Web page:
One of the biggest benefits you’ll get from being a member of law review is getting to draft and submit a student note for publication. Writing a law review note, or article that analyzes an original legal issue, presents a hands-on opportunity for you to learn about legal scholarship, improve your chances of being selected for your law review’s executive board, and, if published, to build your resume.
In a previous roundup of law review submission season resources we shared some great articles on writing law review notes. Today we’re highlighting some of the best tips from those articles to help you develop your note - from brainstorming a topic, to evaluating your chosen theme, and preparing your article for submission.
The first step towards writing a standout law review note is choosing a timely and compelling theme. It’s imperative to begin to weed through possible note ideas from the time you’re selected for law review, and to know how to spot the winners. In her “Guide to Writing a Student Law Review Note” Leora Harpaz, Professor at Western New England College School of Law, outlines advice for choosing a publication-worthy note topic. According to Professor Harpaz your note should:
- Focus on an issue of current legal controversy, such as analyzing conflicting judicial decisions or sound reasoning in consenting or dissenting opinions surrounding a recent court decision
- Address a topic that will not be overly analyzed by the time your note is considered for publication (remember your note may not be published until a year after you start it!)
- Offer original analysis and a novel perspective on an existing legal issue backed by persuasive authorities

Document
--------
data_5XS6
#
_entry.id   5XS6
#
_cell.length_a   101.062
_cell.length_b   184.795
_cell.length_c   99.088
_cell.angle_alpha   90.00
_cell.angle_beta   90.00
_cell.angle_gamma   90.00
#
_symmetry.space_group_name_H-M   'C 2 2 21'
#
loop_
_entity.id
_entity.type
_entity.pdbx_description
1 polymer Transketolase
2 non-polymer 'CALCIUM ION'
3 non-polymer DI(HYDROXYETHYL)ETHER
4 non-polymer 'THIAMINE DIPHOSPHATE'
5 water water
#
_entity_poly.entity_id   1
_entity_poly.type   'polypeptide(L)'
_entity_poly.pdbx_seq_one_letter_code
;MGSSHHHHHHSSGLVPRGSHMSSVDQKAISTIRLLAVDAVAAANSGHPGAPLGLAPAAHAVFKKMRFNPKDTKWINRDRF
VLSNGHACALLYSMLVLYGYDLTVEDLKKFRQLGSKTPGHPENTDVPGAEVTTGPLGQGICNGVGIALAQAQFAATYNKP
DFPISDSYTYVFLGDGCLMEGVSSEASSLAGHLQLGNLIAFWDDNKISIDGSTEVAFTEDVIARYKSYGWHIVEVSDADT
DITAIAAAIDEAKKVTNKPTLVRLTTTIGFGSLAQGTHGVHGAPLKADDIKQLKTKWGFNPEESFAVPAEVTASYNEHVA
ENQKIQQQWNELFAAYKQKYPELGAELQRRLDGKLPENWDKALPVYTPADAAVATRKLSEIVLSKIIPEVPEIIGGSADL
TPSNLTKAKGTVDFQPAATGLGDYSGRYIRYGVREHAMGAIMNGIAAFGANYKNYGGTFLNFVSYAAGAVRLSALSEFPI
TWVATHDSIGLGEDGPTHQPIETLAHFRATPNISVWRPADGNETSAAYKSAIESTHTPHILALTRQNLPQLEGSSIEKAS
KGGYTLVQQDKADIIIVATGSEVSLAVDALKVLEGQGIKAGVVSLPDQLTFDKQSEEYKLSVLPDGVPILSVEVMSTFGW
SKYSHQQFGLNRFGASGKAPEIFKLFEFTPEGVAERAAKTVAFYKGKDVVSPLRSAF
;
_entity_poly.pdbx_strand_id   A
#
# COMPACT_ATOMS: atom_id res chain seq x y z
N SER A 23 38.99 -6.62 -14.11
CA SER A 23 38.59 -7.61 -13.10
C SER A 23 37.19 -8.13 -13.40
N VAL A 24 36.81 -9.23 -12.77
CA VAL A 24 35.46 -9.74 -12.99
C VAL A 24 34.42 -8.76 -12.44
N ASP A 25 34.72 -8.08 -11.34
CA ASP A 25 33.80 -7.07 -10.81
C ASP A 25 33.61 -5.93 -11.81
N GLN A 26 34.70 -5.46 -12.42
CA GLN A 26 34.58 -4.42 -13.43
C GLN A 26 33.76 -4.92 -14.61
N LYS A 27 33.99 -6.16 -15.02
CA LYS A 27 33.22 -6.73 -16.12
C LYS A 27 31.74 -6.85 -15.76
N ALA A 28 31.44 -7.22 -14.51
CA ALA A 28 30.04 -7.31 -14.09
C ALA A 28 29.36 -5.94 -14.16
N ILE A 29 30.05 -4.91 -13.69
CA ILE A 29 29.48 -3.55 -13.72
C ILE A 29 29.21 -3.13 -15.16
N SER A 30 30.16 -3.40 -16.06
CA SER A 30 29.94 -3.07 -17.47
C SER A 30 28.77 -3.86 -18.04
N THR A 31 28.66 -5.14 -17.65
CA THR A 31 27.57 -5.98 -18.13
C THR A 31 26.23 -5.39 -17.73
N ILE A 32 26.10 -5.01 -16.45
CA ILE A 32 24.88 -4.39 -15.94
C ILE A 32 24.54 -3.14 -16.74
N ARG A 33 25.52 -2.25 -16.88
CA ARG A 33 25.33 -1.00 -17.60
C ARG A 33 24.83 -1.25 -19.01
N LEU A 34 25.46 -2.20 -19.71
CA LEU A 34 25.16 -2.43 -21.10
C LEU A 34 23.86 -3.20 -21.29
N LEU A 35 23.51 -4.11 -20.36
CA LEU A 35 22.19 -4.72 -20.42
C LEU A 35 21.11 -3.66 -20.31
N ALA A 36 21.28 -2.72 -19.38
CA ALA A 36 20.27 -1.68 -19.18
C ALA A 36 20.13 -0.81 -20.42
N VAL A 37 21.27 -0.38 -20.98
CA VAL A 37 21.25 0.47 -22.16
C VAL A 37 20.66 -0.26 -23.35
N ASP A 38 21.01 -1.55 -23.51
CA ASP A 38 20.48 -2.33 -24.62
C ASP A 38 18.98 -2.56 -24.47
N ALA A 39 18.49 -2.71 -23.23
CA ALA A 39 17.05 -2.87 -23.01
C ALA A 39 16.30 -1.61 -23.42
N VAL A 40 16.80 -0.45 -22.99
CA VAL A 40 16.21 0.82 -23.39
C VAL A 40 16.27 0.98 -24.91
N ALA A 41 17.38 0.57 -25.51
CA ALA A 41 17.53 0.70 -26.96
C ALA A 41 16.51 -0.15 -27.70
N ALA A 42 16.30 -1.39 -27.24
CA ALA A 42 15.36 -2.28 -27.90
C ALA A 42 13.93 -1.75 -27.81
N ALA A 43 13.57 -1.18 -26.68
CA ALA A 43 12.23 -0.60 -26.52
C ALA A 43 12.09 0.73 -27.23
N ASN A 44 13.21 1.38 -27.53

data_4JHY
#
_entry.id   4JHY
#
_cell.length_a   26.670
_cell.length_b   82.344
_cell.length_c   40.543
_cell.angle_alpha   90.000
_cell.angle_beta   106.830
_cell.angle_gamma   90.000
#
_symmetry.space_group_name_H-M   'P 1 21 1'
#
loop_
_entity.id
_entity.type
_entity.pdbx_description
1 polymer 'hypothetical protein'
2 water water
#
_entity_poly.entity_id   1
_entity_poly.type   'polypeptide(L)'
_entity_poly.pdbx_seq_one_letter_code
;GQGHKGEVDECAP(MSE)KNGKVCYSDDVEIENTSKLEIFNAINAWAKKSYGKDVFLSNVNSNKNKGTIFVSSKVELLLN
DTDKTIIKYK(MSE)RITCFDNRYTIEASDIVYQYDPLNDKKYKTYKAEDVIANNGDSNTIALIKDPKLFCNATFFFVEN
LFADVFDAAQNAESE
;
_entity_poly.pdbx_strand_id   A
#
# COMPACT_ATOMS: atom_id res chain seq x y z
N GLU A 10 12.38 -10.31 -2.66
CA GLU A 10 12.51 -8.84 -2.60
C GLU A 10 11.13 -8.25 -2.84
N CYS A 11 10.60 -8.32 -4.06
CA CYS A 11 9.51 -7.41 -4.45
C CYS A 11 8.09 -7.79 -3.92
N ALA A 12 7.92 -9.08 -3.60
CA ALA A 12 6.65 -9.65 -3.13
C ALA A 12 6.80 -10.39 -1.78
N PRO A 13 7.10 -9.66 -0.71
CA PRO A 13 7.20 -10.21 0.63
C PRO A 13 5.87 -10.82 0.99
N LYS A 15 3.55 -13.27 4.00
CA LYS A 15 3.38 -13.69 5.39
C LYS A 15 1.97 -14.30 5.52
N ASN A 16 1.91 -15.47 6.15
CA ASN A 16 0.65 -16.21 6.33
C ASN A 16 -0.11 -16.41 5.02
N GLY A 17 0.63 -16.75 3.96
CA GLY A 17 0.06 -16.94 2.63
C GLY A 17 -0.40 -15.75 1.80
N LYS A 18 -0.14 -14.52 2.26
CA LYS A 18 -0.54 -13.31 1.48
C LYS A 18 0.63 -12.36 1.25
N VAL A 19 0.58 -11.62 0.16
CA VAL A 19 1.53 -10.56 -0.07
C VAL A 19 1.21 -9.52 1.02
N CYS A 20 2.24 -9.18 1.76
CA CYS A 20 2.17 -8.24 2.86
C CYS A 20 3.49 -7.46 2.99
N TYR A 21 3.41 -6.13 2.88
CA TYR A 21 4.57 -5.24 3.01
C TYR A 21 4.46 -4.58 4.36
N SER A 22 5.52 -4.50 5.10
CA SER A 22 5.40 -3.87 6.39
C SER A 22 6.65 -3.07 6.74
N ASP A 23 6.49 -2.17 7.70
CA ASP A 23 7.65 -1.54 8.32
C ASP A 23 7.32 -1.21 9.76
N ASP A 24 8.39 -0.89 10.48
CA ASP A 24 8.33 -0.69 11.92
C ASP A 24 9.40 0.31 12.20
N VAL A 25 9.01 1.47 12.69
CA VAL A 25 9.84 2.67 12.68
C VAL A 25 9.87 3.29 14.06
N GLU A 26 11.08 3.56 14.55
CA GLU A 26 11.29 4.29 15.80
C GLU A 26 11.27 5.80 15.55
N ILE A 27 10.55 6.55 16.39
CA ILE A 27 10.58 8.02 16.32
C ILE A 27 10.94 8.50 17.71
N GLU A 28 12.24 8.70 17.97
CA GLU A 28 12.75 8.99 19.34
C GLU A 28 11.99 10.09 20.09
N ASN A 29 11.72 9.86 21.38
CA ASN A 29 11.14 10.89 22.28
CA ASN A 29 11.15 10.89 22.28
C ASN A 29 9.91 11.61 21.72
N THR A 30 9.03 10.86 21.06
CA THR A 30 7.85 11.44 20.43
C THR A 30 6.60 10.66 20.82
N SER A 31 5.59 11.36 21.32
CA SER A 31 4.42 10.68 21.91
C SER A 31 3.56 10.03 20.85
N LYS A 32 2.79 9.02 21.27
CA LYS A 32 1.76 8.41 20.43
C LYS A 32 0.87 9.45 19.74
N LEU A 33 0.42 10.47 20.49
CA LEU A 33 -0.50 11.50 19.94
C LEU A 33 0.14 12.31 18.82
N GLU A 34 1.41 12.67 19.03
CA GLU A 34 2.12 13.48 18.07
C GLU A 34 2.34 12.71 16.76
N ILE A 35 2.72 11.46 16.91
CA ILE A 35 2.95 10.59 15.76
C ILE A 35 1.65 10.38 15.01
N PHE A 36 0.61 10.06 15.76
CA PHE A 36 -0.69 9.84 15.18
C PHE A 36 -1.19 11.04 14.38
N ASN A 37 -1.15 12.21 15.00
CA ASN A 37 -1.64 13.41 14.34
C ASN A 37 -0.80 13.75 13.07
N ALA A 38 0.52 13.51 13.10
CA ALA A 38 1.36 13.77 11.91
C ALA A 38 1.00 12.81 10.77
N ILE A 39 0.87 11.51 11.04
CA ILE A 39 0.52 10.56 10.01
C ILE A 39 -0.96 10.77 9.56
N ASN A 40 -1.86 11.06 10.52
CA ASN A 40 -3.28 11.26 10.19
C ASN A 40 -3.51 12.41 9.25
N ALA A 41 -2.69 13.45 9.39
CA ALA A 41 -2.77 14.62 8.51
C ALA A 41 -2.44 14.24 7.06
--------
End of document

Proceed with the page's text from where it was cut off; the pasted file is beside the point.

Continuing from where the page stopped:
- Have a balance between being too broadly and too narrowly focused
Professor Harpaz said one common challenge for student note writers is selecting a topic of brewing or potential controversy in its beginning stages, such as before court decisions have been issued. While early-stage topics are a good option to avoid your note becoming stale, they can also make it more difficult to find support for your argument. Harpaz said students shouldn’t feel that they have to stray away from early-stage topics, but advises students to make sure they have a foundation of solid legal authorities to build upon.
Depending on how your law review works, you may have to choose and thoroughly research two note theme ideas and write up a strengths and weaknesses comparison of the topics to be evaluated by your law review board. Other law reviews may not require a topic comparison, but will likely expect note candidates to provide some sort of statement of originality for their note topic and undergo a preemption check to rule out any chance of writing on a theme that’s already been covered. Professor Harpaz offers a thorough explanation of how to evalaluate a note topic to help you get started.